Adverse effects: Anorexia, nausea, vomiting, dyskinesia (chorea, ballismus, athetosis, dystonia, myoclonus, tics and tremors), behavioural effects (depression, anxiety, agitation, insomnia, somnolence, confusion, delusions, hallucinations, nightmares, euphoria and other changes in mood or personality), mydriasis, blood dyscrasias, hot flushes, aggravation or precipitation of gout, abnormalities of smell and taste, brownish discoloration of saliva, urine or vaginal secretion, priapism, elevation of blood urea nitrogen and of serum transaminases, alkaline phosphatase and bilirubin.
Certain fluctuations in response to levodopa occur with increasing frequency as treatment continues. These fluctuations may be related to the timing of levodopa intake (weaning of reactions or end-of-dose akinesia) or unrelated to the timing of doses (on-off phenomenon). The exact mechanism of on-off phenomenon is not known. It is characterized by off periods of marked akinesia that alternate over the course of a few hours with on periods of improved motility. The situation can be handled by: (a) taking medication at more frequent interval; (b) reducing dietary intake of protein; (c) using controlled release formulations.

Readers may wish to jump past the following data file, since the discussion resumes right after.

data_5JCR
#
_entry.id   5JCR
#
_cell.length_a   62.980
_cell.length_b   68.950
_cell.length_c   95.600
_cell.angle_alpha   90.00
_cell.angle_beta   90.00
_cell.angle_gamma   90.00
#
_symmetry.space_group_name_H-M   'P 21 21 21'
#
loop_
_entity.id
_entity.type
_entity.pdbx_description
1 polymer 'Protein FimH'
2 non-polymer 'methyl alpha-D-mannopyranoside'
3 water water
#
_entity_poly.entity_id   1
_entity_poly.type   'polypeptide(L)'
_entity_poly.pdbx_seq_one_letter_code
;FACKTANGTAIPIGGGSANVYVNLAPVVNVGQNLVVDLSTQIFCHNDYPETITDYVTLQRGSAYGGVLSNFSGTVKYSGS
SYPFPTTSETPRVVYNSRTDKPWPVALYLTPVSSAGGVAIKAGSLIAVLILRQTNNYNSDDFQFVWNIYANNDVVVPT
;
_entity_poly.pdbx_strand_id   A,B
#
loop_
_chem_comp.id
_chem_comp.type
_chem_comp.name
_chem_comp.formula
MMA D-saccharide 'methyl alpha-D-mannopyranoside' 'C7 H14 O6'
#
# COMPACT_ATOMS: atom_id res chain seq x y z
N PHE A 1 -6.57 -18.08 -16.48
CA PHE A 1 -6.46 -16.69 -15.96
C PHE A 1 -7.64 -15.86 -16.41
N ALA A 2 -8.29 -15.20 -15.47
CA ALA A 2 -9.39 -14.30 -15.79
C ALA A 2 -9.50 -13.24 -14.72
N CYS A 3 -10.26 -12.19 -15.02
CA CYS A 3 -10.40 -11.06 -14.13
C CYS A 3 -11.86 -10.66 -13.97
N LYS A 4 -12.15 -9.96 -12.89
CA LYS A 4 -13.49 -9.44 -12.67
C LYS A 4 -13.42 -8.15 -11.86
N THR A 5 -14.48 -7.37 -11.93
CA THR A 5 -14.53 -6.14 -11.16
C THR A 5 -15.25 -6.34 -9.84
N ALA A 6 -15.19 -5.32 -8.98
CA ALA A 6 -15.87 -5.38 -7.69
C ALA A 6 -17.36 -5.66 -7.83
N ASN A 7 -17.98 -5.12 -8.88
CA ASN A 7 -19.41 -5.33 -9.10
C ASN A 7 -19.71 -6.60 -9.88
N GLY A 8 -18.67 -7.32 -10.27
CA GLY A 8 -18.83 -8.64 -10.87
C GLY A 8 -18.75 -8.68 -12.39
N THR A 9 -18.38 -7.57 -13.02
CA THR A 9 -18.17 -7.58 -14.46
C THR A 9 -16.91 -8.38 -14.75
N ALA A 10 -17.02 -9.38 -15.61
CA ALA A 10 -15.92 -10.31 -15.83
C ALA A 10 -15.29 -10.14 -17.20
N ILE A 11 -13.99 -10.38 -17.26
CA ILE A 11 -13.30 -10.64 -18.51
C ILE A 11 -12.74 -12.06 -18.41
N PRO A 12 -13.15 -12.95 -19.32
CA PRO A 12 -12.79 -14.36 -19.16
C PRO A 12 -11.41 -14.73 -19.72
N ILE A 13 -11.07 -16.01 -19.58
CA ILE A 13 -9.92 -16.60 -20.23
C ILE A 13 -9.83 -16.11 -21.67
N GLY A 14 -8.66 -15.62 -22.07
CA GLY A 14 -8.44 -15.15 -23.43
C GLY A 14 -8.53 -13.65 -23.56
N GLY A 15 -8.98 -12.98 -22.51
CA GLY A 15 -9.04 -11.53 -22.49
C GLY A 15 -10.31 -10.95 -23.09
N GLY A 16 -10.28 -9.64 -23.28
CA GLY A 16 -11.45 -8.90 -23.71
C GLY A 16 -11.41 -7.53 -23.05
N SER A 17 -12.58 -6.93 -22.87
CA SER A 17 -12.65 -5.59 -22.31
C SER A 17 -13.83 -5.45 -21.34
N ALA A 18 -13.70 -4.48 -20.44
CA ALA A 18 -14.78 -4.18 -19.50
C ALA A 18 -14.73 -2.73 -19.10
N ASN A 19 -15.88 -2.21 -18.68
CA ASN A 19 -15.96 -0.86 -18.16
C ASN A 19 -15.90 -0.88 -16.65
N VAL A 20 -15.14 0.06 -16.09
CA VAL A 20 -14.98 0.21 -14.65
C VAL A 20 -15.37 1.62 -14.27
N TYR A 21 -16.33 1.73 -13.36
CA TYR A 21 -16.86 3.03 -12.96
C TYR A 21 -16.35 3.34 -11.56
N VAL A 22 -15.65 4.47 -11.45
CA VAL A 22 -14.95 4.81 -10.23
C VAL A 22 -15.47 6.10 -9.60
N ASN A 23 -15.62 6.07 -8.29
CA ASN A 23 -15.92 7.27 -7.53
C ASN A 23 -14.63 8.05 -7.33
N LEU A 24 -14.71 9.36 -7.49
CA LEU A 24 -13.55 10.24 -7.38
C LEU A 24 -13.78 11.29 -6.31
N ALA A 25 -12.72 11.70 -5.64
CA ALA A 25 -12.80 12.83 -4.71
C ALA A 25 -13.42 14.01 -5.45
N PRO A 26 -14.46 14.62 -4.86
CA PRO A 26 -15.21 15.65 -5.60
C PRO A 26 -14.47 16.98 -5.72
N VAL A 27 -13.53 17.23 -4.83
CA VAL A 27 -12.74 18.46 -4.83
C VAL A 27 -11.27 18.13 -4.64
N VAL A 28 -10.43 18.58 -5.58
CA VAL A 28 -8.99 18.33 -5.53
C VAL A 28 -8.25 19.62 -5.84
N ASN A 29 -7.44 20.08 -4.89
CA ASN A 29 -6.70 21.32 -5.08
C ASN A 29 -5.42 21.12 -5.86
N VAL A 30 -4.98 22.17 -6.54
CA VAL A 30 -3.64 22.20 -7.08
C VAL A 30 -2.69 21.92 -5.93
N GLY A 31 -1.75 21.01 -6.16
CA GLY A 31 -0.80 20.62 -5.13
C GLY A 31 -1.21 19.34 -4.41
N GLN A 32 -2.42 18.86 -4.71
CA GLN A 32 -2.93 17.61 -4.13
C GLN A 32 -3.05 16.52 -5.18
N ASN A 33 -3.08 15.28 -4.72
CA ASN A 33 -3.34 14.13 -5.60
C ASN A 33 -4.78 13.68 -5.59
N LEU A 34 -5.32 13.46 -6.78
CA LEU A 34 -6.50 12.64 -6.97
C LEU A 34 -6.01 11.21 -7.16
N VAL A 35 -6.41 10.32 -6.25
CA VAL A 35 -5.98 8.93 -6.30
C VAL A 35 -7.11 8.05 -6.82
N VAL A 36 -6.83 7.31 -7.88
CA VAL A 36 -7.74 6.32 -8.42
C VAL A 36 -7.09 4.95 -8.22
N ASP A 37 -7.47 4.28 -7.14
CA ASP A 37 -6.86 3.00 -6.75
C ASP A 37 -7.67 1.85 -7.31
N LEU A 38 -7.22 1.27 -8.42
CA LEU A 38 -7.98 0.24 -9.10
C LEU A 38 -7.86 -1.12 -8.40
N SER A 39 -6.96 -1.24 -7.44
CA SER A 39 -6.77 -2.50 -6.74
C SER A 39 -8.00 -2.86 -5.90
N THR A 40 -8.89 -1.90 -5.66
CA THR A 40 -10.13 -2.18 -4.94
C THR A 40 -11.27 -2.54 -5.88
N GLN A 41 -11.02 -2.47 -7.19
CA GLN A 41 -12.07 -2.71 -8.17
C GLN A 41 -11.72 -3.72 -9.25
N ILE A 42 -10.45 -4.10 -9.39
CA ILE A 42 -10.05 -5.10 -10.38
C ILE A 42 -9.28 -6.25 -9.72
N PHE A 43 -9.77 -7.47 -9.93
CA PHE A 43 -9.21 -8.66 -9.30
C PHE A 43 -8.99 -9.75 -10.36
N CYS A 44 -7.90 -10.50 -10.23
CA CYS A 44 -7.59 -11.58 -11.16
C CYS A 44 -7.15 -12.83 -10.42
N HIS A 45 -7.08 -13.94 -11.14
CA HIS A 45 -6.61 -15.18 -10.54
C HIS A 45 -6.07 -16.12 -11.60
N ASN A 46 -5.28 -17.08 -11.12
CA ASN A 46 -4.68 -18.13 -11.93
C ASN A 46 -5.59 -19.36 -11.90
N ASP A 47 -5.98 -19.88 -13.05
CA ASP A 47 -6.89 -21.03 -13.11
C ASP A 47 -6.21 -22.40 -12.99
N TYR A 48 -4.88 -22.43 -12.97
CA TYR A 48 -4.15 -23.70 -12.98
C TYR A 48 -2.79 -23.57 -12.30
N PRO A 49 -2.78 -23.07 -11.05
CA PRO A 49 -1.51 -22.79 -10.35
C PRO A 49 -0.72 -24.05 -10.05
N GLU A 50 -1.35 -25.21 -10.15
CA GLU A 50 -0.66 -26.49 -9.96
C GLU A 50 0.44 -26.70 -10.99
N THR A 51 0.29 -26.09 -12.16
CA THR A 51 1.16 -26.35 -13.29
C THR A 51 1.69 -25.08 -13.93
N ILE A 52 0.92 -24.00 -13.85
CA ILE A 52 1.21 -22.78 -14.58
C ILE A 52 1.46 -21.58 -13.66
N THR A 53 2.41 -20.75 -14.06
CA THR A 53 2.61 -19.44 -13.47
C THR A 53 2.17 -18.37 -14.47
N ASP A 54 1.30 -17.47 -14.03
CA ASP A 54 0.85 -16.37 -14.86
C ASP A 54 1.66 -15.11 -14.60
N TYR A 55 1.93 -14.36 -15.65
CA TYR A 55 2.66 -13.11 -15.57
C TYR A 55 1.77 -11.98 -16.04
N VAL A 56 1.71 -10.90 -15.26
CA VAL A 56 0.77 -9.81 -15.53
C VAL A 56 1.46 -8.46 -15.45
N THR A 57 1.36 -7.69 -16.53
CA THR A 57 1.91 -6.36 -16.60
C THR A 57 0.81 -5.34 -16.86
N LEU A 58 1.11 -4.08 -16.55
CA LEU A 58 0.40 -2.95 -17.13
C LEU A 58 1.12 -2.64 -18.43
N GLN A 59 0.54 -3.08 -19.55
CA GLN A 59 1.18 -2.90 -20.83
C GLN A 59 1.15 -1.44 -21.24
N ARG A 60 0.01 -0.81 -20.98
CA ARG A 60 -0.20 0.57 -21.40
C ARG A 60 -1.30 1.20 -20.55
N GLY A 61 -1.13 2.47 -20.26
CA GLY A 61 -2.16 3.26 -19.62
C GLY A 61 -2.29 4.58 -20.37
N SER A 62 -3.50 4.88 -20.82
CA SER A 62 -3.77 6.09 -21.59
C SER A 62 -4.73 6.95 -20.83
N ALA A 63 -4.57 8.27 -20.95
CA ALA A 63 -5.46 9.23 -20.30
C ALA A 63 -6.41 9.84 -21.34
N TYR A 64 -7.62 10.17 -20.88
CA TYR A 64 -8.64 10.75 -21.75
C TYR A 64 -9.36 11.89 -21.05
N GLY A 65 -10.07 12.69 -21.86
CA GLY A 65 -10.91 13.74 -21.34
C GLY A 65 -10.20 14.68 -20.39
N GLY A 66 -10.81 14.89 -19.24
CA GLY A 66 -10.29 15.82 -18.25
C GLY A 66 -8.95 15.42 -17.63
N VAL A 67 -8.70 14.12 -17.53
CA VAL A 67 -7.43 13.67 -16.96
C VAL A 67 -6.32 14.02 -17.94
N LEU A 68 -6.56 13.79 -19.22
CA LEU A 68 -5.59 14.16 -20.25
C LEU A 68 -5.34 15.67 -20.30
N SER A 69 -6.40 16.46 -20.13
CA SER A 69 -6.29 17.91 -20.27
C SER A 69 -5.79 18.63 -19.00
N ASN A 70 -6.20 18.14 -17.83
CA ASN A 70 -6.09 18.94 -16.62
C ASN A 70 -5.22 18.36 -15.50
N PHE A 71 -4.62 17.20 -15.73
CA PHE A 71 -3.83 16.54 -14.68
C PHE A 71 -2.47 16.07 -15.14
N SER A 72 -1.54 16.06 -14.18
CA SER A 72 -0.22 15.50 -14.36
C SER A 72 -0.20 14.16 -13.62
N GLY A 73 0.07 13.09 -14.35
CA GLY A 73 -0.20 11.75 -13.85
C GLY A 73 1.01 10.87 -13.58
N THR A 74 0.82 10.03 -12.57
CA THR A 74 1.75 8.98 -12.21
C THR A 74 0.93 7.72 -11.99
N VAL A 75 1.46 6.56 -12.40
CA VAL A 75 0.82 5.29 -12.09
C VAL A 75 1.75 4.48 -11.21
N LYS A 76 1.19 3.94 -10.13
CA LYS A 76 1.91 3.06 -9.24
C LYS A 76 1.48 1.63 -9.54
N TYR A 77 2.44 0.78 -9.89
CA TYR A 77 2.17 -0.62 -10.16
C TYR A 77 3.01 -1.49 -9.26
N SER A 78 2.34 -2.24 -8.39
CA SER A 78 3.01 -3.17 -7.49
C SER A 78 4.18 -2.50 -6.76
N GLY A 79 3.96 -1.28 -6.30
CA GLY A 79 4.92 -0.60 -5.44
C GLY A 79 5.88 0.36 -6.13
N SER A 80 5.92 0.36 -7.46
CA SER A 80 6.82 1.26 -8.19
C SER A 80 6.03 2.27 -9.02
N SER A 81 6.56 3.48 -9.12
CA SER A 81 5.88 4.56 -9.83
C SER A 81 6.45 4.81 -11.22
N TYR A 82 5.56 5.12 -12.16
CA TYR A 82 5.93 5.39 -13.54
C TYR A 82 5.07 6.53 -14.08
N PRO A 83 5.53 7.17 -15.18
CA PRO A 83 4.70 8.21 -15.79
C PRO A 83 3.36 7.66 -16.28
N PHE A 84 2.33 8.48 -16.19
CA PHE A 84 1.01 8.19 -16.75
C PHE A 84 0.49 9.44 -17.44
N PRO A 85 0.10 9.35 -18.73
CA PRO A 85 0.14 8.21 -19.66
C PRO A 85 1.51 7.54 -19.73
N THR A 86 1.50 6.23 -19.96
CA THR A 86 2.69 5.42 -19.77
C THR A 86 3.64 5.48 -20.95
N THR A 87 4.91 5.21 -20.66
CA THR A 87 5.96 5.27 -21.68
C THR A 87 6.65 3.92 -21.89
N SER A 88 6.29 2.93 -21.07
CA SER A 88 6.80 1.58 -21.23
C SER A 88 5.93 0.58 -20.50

Levodopa should not be given along with pyridoxine (enhances extracellular metabolism of levodopa) and monoamine oxidase A inhibitors (precipitate hypertensive crisis).
Levodopa is contraindicated in psychotic patients (exacerbate the mental disturbance), in patients with angle-closure glaucoma and history of melanoma. It should be given carefully in patients with active peptic ulcer.
The enzymes responsible for synthesizing dopamine are depleted in the brains of parkinsonism patients. So dopamine agonists have a beneficial effect and an important role as first line therapy for Parkinson’s disease. They lower incidence of the response fluctuations and dyskinesia occurring with long-term levodopa therapy.
i. Bromocriptine is an ergot derivative. It is widely used in patients with parkinsonism in doses between 7.5 and 30 mg. Peak plasma levels are reached within 1—2 hours after an oral dose. It is excreted in the bile and faeces. It is a D2 agonist.
ii. Pergolide is another ergot derivative. It directly stimulates both D1 and receptors. The average dose is 3 mg daily. The doses of both drugs should be small in the beginning of the treatment and gradually increased to full dose in order to avoid adverse effects. When these drugs are used the dose of levodopa is gradually reduced to about half of the previously required dose.
Important adverse effects are anorexia, nausea, vomiting, dyspepsia, postural hypotension, dyskinesia, confusion, delusions, hallucinations, headache, nasal congestion and erythromelagia. They are contraindicated in patients with history of psychotic illness and recent myocardial infarction. They are best avoided in patients with peripheral vascular disease or peptic ulceration.